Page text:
Brain Imaging Shows Damage to Youth Football Players


Imaging shows lasting brain damage among children who play high-impact sports like football.

MRI and magnetoencephalography show brain changes after only one season of play among school-aged football players with a history of concussion and high impact exposure, according to two studies presented today at RSNA.

Researchers in the United States performed the two studies to determine whether intradefault mode network (DMN) connectivity changes occur when youth participate in contact sports and to determine if history of previous concussion modulates connectivity changes in the magnetoencephalography (MEG) measured DMN.

Twenty high school football players, mean age 16.9, participated in the first study. Five players had experienced at least one concussion, and 15 had no history of concussion. All 20 wore helmets outfitted with Head Impact Telemetry System (HITS) throughout the season. The players underwent eight-minute pre- and post-season MEG scans. Researchers then analyzed the MEG power associated with the eight brain regions of the DMN:

• Inferior parietal L&R

• Medial orbitofrontal L&R

• Posterior cingulate L&R

• Superior frontal L&R

The results showed the players who had a history of concussion had significantly lower DMN correlations from pre-season to post-season, and a negative change in correlation. Players with no history of concussion had, on average, a positive change. No significant differences were found in age, BMI, or head impact exposure between the two groups.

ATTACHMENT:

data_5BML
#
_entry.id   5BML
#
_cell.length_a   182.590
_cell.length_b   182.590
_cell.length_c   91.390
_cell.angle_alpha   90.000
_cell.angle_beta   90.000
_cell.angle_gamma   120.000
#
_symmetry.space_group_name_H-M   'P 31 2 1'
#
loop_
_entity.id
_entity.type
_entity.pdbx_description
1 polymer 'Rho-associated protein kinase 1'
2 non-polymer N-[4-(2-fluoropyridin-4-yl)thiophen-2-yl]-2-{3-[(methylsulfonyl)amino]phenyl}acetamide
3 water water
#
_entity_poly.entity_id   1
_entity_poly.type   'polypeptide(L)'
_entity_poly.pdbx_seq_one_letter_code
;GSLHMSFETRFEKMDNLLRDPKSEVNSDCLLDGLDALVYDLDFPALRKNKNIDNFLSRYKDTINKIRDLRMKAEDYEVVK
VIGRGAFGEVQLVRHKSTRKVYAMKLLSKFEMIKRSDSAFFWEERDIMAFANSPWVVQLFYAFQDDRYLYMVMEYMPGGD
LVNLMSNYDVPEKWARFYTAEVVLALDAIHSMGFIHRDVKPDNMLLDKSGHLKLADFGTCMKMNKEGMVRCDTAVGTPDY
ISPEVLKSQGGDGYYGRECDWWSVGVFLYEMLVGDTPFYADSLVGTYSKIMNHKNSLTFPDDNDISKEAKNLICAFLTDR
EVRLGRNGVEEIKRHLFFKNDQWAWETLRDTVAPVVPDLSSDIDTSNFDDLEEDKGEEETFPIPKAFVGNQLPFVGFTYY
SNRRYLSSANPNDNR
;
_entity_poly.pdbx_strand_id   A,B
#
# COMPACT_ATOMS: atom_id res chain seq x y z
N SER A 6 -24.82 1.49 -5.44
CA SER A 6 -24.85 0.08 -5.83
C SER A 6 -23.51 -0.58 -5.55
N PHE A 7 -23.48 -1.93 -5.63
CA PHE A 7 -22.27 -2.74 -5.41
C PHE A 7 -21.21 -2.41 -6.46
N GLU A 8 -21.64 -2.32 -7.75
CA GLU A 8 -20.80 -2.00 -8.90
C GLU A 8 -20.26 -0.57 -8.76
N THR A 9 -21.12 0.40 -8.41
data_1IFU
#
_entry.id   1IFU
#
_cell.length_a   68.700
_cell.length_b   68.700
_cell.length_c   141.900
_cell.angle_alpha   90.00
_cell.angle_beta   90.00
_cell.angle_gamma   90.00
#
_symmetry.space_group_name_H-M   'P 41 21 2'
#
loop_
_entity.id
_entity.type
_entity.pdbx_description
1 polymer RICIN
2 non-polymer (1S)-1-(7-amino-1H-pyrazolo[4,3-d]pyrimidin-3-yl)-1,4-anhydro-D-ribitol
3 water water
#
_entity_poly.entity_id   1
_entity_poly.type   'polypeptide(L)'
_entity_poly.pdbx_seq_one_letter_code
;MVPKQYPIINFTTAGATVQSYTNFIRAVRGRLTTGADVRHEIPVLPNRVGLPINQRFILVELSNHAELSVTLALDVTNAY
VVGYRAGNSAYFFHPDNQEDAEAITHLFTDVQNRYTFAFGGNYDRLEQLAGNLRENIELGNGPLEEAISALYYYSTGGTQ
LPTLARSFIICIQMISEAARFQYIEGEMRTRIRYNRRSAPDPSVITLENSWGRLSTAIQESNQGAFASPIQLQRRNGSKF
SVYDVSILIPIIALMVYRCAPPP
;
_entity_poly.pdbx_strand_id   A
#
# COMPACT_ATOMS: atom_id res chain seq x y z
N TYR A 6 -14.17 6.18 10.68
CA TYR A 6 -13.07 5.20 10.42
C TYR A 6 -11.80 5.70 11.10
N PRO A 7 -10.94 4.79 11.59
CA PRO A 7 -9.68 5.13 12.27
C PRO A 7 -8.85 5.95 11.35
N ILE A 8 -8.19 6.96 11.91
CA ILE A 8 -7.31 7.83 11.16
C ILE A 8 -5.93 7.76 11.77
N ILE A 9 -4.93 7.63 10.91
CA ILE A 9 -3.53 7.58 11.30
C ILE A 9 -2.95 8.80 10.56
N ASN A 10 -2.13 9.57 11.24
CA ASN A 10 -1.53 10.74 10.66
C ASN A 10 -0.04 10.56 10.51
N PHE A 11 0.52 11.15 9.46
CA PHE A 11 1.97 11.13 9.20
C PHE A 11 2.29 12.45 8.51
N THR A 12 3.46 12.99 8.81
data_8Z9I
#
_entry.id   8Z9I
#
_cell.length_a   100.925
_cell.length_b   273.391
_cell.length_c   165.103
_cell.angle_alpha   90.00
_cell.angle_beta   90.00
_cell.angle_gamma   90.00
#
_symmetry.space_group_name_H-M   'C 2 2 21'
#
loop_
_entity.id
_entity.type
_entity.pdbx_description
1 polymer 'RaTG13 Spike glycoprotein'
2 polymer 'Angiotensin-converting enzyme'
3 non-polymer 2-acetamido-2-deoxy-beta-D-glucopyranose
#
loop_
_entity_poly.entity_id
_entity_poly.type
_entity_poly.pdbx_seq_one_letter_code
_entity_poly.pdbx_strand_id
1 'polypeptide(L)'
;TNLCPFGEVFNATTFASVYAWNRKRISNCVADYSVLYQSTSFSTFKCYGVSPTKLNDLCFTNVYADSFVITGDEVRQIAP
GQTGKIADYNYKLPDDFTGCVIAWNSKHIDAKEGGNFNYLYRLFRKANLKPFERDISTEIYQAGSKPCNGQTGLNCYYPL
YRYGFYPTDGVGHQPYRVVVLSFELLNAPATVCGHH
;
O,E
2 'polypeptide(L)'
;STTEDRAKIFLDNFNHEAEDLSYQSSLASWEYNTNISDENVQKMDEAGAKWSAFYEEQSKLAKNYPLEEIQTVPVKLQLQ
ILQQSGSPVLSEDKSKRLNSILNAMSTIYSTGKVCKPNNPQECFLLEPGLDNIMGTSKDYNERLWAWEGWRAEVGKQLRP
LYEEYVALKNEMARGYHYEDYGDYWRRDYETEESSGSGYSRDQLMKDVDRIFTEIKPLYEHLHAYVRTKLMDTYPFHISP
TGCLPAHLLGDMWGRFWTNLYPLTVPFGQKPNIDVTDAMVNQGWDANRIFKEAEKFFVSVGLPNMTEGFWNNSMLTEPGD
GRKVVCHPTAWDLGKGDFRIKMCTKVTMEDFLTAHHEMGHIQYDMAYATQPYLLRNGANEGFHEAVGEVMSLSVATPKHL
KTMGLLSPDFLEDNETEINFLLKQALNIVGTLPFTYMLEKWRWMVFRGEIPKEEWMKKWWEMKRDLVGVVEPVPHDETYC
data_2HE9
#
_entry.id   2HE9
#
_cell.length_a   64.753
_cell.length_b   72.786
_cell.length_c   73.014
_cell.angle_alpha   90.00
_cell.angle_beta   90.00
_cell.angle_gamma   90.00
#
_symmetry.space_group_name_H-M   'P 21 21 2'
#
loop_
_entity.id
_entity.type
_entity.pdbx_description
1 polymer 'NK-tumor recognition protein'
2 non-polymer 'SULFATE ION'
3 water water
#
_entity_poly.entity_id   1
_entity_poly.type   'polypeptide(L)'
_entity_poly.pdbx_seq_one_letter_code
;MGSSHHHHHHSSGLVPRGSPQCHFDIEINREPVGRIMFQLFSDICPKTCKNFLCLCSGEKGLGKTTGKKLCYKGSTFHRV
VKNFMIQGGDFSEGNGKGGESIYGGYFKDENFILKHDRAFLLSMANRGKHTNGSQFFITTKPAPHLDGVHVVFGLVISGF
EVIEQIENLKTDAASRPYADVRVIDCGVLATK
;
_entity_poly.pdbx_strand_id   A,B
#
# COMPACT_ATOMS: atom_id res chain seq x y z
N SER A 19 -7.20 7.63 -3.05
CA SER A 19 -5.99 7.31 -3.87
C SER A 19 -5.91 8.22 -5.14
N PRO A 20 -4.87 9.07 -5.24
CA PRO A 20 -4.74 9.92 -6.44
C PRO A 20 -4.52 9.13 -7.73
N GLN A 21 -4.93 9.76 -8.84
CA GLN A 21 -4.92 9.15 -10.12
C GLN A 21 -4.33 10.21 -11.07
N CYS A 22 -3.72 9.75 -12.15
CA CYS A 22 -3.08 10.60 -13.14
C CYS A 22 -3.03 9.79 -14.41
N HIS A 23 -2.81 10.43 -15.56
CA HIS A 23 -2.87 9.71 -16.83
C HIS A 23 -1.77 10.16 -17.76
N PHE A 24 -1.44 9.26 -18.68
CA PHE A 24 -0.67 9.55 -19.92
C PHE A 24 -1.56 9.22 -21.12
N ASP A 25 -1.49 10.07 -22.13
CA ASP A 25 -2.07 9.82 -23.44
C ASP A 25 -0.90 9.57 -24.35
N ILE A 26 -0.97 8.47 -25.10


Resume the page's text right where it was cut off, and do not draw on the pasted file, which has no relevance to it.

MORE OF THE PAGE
"The brain's default mode network changes differently as a result of previous concussion," co-author Elizabeth M. Davenport, PhD, a postdoctoral researcher in the Advanced NeuroScience Imaging Research (ANSIR) lab at UT Southwestern's O'Donnell Brain Institute, in Dallas, Texas, said in a release. "Previous concussion seems to prime the brain for additional changes. Concussion history may be affecting the brain's ability to compensate for subconcussive impacts."

For the second study, 26 football players aged 9 to 13 also wore HITS for an entire football season; players with previous concussions were excluded from the study. The 26 participants were equally divided into high and low concussion exposure groups. A third group of 13 non-contact sport controls was established. All subjects underwent pre- and post-season resting functional MRI (fMRI) scans and researchers analyzed connectivity within the DMN sub-components.

The algorithm discriminated between high-impact exposure and non-contact with 82%accuracy, and low-impact exposure and non-contact with 70%accuracy. The results suggest an increasing functional change with increasing head-impact exposure.

"Over a season of football, players are exposed to numerous head impacts. The vast majority of these do not result in concussion," study co-author Gowtham Krishnan Murugesan, a PhD student in biomedical engineering and member of the ANSIR lab, said in the same release. "This work adds to a growing body of literature indicating that subconcussive head impacts can have an effect on the brain. This is a highly understudied area at the youth and high school level."

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